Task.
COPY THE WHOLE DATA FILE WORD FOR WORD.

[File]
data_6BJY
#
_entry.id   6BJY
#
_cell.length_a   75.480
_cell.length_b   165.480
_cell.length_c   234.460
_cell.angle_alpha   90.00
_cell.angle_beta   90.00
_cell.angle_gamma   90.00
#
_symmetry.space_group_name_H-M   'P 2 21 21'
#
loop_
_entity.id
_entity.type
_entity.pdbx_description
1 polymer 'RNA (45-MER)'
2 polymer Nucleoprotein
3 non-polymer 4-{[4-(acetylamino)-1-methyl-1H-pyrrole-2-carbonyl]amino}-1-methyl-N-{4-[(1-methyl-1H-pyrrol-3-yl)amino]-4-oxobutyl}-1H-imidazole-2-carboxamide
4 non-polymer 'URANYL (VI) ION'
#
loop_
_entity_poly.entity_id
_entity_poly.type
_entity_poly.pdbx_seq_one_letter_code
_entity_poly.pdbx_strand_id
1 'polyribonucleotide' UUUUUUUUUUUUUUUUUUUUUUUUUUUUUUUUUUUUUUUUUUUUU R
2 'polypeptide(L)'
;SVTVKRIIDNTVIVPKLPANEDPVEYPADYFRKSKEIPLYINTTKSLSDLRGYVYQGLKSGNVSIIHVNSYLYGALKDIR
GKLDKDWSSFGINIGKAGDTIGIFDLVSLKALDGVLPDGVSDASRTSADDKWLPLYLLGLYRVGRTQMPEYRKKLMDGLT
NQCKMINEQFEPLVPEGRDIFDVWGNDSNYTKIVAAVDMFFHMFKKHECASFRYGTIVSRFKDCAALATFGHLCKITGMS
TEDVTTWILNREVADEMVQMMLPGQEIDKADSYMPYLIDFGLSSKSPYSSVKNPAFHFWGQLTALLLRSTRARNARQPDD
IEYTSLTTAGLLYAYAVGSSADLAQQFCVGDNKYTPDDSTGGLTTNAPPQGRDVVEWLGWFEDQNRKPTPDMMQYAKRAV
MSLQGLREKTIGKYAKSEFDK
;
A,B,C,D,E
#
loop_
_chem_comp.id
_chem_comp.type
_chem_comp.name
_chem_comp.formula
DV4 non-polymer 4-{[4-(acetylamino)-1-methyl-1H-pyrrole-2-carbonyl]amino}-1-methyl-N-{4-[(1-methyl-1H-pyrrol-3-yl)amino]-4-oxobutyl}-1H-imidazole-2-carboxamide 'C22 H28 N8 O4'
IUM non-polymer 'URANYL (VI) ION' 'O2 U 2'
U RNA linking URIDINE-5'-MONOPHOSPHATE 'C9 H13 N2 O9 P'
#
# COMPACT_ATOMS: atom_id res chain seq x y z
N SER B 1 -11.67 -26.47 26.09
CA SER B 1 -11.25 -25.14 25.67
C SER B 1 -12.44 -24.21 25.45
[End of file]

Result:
data_6BJY
#
_entry.id   6BJY
#
_cell.length_a   75.480
_cell.length_b   165.480
_cell.length_c   234.460
_cell.angle_alpha   90.00
_cell.angle_beta   90.00
_cell.angle_gamma   90.00
#
_symmetry.space_group_name_H-M   'P 2 21 21'
#
loop_
_entity.id
_entity.type
_entity.pdbx_description
1 polymer 'RNA (45-MER)'
2 polymer Nucleoprotein
3 non-polymer 4-{[4-(acetylamino)-1-methyl-1H-pyrrole-2-carbonyl]amino}-1-methyl-N-{4-[(1-methyl-1H-pyrrol-3-yl)amino]-4-oxobutyl}-1H-imidazole-2-carboxamide
4 non-polymer 'URANYL (VI) ION'
#
loop_
_entity_poly.entity_id
_entity_poly.type
_entity_poly.pdbx_seq_one_letter_code
_entity_poly.pdbx_strand_id
1 'polyribonucleotide' UUUUUUUUUUUUUUUUUUUUUUUUUUUUUUUUUUUUUUUUUUUUU R
2 'polypeptide(L)'
;SVTVKRIIDNTVIVPKLPANEDPVEYPADYFRKSKEIPLYINTTKSLSDLRGYVYQGLKSGNVSIIHVNSYLYGALKDIR
GKLDKDWSSFGINIGKAGDTIGIFDLVSLKALDGVLPDGVSDASRTSADDKWLPLYLLGLYRVGRTQMPEYRKKLMDGLT
NQCKMINEQFEPLVPEGRDIFDVWGNDSNYTKIVAAVDMFFHMFKKHECASFRYGTIVSRFKDCAALATFGHLCKITGMS
TEDVTTWILNREVADEMVQMMLPGQEIDKADSYMPYLIDFGLSSKSPYSSVKNPAFHFWGQLTALLLRSTRARNARQPDD
IEYTSLTTAGLLYAYAVGSSADLAQQFCVGDNKYTPDDSTGGLTTNAPPQGRDVVEWLGWFEDQNRKPTPDMMQYAKRAV
MSLQGLREKTIGKYAKSEFDK
;
A,B,C,D,E
#
loop_
_chem_comp.id
_chem_comp.type
_chem_comp.name
_chem_comp.formula
DV4 non-polymer 4-{[4-(acetylamino)-1-methyl-1H-pyrrole-2-carbonyl]amino}-1-methyl-N-{4-[(1-methyl-1H-pyrrol-3-yl)amino]-4-oxobutyl}-1H-imidazole-2-carboxamide 'C22 H28 N8 O4'
IUM non-polymer 'URANYL (VI) ION' 'O2 U 2'
U RNA linking URIDINE-5'-MONOPHOSPHATE 'C9 H13 N2 O9 P'
#
# COMPACT_ATOMS: atom_id res chain seq x y z
N SER B 1 -11.67 -26.47 26.09
CA SER B 1 -11.25 -25.14 25.67
C SER B 1 -12.44 -24.21 25.45